Giving Compass' Take:

• Chicago Public Schools have a district initiative called “Chicago Connected,” aiming to expand internet access at no cost for low-income families. However, it's been challenging to get communities to sign up. 

• A "trust gap" is a significant hurdle for school districts to get families to sign up for this free service, and communities have begun to reach out to help with these barriers. In what other ways can schools ensure connectivity? 

• Read more about the need to creatively increase WiFi access for kids during the pandemic. 

With the start of an all-virtual school year looming, Evelia Guzman got an email from her children’s school telling her she could sign up for free high-speed internet.

A sluggish home broadband had strained her family’s budget, but she didn’t even finish reading the email: She dismissed it as too good to be true.

Chicago Public Schools started the school year remotely Tuesday, and district officials say they are stepping up efforts to reach families about a new $50 million initiative, “Chicago Connected,” which aims to connect low-income students to the internet. But they have run into a “trust gap:” skepticism in some communities that they would get this service for free, no strings attached. The program has so far signed up a quarter of the 100,000 students that officials estimate can benefit from it.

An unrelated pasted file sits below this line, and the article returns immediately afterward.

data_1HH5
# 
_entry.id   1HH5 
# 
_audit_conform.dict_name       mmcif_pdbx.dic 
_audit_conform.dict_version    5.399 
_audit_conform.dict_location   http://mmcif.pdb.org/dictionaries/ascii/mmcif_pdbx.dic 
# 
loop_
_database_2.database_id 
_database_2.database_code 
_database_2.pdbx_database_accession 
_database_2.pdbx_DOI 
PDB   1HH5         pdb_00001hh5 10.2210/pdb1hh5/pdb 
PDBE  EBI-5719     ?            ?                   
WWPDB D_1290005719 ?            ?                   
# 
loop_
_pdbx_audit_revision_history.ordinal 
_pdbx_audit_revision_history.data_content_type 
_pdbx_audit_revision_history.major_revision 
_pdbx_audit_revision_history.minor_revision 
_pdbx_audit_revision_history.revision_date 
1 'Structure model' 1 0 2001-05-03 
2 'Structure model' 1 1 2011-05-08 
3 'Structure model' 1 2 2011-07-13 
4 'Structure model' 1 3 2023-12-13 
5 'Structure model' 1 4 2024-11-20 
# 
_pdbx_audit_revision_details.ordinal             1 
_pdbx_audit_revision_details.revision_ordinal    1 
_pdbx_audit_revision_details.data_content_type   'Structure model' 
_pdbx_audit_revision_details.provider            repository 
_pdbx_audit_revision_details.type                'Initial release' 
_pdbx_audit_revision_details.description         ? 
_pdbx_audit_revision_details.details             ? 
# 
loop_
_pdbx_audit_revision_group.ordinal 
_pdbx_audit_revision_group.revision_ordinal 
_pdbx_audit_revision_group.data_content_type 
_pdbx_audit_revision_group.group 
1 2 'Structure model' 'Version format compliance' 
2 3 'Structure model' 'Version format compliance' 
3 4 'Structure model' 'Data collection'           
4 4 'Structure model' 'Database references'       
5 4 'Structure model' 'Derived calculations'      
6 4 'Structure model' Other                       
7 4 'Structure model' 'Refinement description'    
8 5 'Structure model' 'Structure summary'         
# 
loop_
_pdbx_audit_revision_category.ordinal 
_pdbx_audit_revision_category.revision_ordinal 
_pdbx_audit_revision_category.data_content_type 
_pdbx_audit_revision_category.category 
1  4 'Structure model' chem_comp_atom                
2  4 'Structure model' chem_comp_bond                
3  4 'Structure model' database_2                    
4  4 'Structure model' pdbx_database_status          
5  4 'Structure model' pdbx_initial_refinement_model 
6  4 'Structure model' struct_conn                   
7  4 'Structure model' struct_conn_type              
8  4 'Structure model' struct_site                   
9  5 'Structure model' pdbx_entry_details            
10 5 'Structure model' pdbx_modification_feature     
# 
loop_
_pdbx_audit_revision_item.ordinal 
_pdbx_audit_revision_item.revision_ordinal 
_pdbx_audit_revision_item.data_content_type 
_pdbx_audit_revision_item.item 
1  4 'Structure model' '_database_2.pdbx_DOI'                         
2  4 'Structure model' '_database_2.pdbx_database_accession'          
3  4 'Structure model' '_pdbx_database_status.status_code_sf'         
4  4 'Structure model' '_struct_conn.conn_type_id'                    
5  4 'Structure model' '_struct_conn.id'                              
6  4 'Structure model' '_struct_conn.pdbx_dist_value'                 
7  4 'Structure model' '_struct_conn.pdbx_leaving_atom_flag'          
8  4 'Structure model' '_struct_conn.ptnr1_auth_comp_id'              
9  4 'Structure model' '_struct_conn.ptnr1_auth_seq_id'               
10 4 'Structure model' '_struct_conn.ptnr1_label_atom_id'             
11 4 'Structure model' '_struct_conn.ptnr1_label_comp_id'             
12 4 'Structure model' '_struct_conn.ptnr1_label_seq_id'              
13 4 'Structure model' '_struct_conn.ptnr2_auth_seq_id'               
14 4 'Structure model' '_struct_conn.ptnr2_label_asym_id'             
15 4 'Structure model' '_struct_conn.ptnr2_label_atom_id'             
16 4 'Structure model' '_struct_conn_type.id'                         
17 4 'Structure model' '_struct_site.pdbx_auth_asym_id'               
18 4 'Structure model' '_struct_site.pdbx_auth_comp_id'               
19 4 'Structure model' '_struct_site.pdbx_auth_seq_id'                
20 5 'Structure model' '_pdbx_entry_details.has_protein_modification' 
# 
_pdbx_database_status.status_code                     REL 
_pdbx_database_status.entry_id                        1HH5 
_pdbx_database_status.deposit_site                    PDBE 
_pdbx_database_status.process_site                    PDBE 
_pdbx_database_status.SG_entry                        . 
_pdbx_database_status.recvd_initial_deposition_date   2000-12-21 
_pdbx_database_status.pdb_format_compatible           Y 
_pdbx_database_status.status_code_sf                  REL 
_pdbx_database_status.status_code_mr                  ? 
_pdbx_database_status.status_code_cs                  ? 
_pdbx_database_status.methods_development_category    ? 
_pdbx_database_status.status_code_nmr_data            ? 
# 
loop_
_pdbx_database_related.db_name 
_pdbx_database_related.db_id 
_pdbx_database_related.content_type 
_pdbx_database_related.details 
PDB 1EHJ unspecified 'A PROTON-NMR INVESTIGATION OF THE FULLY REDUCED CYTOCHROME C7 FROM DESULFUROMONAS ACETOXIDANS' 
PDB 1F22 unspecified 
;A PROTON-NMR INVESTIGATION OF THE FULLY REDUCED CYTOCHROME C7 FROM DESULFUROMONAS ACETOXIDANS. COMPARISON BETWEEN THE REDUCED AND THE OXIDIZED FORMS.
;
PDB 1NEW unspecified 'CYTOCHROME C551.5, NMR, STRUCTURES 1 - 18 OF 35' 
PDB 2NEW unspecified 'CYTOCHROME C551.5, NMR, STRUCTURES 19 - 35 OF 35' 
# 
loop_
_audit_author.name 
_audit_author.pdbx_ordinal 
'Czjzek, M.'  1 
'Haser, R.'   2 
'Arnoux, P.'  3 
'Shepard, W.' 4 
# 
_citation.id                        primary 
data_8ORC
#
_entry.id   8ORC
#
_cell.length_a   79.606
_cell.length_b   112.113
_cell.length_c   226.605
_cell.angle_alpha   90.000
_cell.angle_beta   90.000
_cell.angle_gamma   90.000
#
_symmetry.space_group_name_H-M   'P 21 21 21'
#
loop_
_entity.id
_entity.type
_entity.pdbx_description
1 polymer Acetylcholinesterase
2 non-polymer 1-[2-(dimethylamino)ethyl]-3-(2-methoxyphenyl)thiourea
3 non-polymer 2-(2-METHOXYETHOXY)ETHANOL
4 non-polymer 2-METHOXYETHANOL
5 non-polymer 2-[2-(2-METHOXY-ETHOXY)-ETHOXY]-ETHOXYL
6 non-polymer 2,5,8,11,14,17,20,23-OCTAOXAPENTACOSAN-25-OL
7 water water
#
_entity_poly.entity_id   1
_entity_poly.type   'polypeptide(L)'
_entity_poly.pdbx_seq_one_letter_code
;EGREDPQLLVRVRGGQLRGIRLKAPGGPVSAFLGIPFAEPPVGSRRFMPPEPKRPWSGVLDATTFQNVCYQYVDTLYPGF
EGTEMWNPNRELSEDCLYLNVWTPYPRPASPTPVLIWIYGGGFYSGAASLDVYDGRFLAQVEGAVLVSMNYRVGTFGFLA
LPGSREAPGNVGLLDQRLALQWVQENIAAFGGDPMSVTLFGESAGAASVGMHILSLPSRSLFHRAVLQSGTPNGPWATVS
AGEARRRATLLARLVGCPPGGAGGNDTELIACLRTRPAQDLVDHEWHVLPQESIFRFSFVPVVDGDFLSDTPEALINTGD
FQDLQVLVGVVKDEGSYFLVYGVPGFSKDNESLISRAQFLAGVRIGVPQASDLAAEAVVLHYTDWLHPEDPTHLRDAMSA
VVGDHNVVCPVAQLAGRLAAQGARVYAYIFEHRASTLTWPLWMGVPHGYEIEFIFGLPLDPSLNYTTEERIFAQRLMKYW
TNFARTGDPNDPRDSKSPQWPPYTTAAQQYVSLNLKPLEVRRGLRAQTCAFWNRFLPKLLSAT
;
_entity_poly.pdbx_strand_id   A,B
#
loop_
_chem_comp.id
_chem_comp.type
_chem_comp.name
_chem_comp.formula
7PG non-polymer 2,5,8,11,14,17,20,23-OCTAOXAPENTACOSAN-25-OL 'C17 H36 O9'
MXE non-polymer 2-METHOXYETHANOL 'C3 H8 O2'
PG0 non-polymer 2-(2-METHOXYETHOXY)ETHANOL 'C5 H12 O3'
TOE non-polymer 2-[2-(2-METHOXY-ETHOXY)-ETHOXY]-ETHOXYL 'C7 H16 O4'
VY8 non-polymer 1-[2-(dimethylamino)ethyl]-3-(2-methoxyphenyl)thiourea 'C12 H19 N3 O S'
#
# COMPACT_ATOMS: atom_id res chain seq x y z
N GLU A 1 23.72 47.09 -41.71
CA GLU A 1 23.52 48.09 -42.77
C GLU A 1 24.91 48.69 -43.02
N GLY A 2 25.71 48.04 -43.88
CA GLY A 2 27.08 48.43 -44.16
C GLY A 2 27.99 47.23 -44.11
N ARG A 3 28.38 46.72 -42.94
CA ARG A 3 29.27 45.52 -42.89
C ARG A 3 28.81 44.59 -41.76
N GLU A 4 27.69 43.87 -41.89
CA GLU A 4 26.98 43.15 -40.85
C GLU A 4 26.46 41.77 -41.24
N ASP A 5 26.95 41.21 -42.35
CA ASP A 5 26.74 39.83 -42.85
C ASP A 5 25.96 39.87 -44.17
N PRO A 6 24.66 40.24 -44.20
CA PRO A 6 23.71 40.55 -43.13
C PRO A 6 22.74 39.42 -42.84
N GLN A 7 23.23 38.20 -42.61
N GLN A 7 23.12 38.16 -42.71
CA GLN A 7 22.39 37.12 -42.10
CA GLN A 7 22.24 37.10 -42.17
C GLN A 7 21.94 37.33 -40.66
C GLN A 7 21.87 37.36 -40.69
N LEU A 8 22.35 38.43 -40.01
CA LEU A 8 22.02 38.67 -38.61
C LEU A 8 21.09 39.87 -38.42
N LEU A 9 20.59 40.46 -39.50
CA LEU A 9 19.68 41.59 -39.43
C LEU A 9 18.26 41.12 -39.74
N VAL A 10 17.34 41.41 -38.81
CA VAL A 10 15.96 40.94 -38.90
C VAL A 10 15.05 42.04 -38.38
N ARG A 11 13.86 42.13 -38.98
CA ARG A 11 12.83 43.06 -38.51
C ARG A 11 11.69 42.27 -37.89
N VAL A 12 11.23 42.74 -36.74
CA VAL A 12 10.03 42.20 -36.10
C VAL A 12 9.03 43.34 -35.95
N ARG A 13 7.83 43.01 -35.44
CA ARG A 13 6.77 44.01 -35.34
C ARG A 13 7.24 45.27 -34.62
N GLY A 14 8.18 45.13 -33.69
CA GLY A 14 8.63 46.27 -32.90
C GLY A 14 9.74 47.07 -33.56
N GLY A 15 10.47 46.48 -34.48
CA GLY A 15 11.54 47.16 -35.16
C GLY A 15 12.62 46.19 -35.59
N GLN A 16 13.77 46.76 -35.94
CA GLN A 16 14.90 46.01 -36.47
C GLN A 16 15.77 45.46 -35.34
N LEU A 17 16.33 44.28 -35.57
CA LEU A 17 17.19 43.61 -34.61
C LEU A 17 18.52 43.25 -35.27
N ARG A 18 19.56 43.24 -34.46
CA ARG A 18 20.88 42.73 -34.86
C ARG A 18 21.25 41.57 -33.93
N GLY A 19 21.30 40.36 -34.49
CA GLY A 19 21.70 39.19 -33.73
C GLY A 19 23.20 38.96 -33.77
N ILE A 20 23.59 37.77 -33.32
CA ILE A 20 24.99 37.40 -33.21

“Some of the folks we are trying to reach don’t believe this is true,” said Philip DiBartolo, the school district’s chief information officer. “(They think) ‘I’m going to get a bill at the end of the month.’”

The district also is working to resolve barriers to signing up that some families and community-based groups have reported in recent weeks, including household incomes that were too high to qualify last year but have shrunk amid the pandemic.

Community-based organizations the initiative enlisted got the go-ahead to start reaching out to families two weeks ago, setting off a scramble to connect students. Meanwhile, Chicago’s teachers union raised alarms Tuesday about students who still can’t log onto classes because of technical hurdles.

Successfully ramping up participation in the program and showing that it is moving the needle on remote learning are key tests for the initiative, a project Mayor Lori Lightfoot has personally championed.

Read the full article about internet access by Mila Koumpilova at Chalkbeat Chicago.